Williams thanked Ward for posting the complete audio recording of the call, however, which reveals that nobody used the word tree-hugger and that Williams did ask a question about CCS. But many other questions exhibited a distinctive is-he-out-to-get-us tone and, far from advancing an agenda, Ward is heard displaying old-school journalistic grit as the only reporter who actually challenged one of Manchin’s statements. When the governor complained that the Obama administration’s energy policies could “artificially raise the cost of energy,” Ward asked about the “hidden public health costs” of coal mining and burning, which, if taken into account, suggest that the current cost of coal is actually artificially low. Manchin ducked the question, saying that he “just wants to compete in the market.”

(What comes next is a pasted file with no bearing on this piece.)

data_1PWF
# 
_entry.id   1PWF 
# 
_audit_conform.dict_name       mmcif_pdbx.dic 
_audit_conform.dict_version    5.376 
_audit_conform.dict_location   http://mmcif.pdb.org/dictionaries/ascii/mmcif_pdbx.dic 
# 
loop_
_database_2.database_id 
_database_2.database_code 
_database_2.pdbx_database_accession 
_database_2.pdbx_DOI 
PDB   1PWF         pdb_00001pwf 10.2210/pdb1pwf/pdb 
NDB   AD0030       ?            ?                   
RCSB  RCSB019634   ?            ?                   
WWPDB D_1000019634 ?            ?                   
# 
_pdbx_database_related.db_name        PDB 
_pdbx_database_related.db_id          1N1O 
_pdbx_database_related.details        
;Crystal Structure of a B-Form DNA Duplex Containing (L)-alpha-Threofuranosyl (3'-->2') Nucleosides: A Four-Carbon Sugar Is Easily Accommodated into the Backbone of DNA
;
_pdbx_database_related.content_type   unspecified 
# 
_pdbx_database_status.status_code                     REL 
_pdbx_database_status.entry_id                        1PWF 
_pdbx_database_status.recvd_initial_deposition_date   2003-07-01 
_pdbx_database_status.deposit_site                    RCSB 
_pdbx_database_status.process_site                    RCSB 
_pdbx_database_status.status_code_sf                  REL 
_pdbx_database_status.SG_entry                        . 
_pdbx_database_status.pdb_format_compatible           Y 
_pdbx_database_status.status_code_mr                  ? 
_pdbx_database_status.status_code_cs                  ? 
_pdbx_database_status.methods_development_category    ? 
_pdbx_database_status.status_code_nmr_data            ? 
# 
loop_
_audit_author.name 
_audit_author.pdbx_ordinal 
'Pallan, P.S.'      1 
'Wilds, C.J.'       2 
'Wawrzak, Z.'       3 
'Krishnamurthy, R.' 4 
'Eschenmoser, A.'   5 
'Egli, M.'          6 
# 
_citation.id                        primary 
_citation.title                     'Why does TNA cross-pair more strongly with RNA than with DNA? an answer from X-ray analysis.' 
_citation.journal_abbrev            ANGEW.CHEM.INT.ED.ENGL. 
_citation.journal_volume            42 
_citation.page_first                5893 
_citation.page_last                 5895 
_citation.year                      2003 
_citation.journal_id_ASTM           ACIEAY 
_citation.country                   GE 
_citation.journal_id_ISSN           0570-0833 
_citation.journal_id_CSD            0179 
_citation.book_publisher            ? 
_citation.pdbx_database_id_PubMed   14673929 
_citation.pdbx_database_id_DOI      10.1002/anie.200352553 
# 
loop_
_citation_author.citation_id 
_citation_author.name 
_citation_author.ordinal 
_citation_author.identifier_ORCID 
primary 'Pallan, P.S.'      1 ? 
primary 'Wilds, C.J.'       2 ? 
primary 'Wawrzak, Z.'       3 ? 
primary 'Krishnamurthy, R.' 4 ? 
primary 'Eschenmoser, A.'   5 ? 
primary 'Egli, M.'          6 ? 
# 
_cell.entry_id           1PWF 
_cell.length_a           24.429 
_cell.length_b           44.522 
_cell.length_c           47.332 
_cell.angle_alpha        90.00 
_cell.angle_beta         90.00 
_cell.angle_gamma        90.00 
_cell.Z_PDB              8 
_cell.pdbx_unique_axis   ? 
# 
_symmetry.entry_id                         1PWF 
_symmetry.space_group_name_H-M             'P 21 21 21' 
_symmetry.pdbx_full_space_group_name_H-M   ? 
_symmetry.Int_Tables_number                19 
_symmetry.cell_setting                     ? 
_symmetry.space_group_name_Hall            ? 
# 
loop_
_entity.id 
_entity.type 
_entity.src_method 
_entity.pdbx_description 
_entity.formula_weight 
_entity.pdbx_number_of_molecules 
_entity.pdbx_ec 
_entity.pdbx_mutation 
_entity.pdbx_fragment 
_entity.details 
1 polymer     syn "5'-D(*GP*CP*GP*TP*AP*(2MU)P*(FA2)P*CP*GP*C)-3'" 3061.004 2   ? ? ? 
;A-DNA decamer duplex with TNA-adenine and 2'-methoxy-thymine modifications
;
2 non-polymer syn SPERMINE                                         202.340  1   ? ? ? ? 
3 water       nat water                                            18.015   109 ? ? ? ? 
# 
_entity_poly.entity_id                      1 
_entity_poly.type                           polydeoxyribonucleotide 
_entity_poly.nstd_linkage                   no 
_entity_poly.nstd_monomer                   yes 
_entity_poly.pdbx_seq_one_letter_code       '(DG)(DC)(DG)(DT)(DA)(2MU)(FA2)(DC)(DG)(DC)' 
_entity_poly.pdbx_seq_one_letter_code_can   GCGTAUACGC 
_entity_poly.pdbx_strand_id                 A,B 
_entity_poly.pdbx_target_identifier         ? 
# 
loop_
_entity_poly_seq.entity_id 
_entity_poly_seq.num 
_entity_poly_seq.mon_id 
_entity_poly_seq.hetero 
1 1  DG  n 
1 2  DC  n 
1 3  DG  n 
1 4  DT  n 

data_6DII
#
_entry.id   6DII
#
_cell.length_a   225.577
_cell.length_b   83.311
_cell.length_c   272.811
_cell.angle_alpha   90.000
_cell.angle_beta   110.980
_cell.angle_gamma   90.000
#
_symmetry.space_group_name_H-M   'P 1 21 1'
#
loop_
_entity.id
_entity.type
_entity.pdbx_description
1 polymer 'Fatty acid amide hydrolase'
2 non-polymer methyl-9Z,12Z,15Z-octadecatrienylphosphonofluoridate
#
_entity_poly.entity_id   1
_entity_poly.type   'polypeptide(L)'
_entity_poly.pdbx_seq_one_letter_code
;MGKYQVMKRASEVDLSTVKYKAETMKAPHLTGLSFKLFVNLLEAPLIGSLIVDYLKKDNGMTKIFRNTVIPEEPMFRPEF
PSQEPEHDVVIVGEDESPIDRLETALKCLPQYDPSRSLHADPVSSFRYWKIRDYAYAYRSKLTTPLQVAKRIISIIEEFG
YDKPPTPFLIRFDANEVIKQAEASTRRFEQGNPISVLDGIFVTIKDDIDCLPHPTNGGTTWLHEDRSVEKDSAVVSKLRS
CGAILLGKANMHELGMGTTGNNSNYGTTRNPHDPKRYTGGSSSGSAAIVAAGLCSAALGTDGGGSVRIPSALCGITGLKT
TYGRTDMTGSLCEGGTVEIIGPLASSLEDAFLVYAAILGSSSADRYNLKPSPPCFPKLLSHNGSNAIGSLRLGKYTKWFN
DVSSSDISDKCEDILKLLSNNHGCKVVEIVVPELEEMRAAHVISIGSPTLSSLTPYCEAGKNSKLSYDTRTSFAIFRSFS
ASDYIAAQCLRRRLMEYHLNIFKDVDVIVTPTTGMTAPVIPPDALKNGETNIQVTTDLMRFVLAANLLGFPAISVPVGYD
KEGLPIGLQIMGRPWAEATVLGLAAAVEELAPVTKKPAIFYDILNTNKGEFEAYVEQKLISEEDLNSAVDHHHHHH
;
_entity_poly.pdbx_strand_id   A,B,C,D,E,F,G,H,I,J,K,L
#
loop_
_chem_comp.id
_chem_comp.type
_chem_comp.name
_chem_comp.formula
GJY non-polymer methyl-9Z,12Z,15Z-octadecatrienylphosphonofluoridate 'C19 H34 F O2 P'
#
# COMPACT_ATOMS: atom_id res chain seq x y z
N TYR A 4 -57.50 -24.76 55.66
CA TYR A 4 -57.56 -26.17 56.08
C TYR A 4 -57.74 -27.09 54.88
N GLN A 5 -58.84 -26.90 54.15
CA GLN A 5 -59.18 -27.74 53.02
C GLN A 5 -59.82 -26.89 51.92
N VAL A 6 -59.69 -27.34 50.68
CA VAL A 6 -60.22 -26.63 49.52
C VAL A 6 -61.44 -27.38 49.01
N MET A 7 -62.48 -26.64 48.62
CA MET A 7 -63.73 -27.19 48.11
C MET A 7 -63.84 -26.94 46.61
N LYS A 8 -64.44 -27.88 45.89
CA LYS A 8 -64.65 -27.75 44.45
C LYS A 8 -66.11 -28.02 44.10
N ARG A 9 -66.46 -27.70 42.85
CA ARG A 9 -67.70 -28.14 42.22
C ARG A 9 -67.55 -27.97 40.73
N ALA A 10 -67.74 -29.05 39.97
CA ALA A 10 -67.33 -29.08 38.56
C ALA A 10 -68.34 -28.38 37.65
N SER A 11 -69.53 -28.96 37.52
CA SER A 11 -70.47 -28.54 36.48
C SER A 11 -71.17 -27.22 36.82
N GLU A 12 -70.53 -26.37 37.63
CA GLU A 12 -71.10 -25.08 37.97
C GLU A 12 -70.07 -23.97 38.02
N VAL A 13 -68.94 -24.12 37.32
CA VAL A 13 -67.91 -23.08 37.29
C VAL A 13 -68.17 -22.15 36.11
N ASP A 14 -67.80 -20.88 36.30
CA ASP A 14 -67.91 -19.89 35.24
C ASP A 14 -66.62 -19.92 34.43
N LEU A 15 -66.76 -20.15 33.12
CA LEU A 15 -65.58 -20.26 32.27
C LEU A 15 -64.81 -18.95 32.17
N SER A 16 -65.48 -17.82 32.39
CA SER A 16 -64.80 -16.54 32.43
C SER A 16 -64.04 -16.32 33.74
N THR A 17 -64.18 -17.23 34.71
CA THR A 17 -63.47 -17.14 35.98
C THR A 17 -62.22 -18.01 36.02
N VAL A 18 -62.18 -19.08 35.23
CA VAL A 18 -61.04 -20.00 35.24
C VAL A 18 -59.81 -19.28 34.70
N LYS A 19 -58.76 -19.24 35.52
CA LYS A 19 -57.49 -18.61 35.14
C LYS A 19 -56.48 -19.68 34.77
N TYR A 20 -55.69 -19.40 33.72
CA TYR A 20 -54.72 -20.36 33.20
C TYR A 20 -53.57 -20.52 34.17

Similarly assiduous reporting is also to be found at the Pittsburgh Post-Gazette, where a 2006 headline once proclaimed, “Coal’s economic promise masks [the] high cost of ruination.” Unlike the Charleston paper, however, the Post-Gazette files its content into news sections rather than blogs. The environment section is chock full of watchdog reporting. Recent articles have dug into Pittsburgh’s highest-in-the-nation soot pollution, a massive and mysterious fish kill in a local waterway, and subsidence at a local dam caused by long-wall mining. The Post-Gazette also produces some of the best wildlife coverage in the region, a lot of which if filed under the Hunting & Fishing tab of its Sports section. A recent series of articles about the management of local deer populations was particularly interesting.